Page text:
• Loss of appetite
  • Pale or jaundiced skin
  • Dark or tea-coloured urine
  • Facial bone deformities

How is thalassemia diagnosed?

    If your doctor suspects thalassemia, they will likely conduct a blood test to aid in diagnosis. This involves sending a blood sample to a laboratory for analysis to detect signs of anemia and abnormal hemoglobin. Additionally, a lab technician will examine the blood under a microscope to assess the shape of the red blood cells.

    Abnormal red blood cell shapes are indicative of thalassemia. The technician may also conduct a hemoglobin electrophoresis test, which separates the various molecules within red blood cells, enabling the identification of abnormal types.

    In some instances, the type and severity of thalassemia may be inferred through a physical examination by your doctor. For instance, if a spleen is significantly enlarged, it could suggest the presence of hemoglobin H disease.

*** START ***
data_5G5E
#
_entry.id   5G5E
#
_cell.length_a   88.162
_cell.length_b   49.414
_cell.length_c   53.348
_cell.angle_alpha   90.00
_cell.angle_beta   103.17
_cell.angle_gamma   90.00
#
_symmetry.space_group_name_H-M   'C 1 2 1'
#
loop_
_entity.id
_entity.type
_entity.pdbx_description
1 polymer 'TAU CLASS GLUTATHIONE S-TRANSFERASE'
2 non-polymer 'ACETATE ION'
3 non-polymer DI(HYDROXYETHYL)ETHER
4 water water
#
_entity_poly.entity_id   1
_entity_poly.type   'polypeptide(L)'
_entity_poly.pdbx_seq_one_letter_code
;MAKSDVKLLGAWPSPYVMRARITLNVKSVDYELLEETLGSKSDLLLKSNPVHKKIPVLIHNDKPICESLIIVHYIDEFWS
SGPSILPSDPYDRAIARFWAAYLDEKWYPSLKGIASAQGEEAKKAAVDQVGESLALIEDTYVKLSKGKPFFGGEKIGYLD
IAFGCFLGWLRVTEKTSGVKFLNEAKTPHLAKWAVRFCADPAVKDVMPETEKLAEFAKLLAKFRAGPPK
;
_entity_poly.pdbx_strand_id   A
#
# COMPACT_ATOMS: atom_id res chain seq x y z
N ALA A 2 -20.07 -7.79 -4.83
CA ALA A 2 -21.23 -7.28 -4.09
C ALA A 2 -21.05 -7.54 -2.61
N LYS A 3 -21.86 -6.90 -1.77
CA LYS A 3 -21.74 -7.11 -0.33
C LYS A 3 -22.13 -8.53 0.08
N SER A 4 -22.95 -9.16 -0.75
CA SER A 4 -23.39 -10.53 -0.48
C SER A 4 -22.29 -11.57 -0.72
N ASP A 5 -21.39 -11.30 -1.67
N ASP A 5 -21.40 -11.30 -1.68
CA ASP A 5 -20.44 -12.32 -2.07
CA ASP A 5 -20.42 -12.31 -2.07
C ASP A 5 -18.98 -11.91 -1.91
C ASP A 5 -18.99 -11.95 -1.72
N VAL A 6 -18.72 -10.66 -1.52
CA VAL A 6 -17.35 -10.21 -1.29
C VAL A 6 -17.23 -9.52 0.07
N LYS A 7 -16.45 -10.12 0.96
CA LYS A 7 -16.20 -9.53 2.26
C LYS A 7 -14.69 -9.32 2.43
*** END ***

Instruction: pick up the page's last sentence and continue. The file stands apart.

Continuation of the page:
What is the treatment of thalassemia?

    At Apex Hospitals we provide the following standard treatments for thalassemia:

    1. Blood transfusions: This involves receiving injections of red blood cells intravenously to replenish healthy red blood cell and hemoglobin levels. For moderate or severe cases, transfusions are typically administered every four months. In beta thalassemia major, they may be needed every two to four weeks. Occasional transfusions may be necessary for conditions like hemoglobin H disease or beta thalassemia intermedia, especially during infection.

    2. Iron chelation therapy: Excessive iron accumulation is a risk associated with frequent blood transfusions. Iron chelation therapy helps remove excess iron from the body, which can otherwise lead to organ damage. This therapy is often administered orally as a pill.

    3. Folic acid supplements: These supplements aid in producing healthy blood cells.

    4. Bone marrow and stem cell transplant: This procedure, conducted from a compatible related donor, is the only curative treatment for thalassemia. Compatibility is determined based on matching human leukocyte antigens (HLA). During the transplant, bone marrow stem cells from the donor are injected into the recipient's bloodstream, generating new, healthy blood cells within a month.

When to see the doctor:

    Schedule an appointment with your child's healthcare provider for an assessment if they exhibit any signs or symptoms of thalassemia.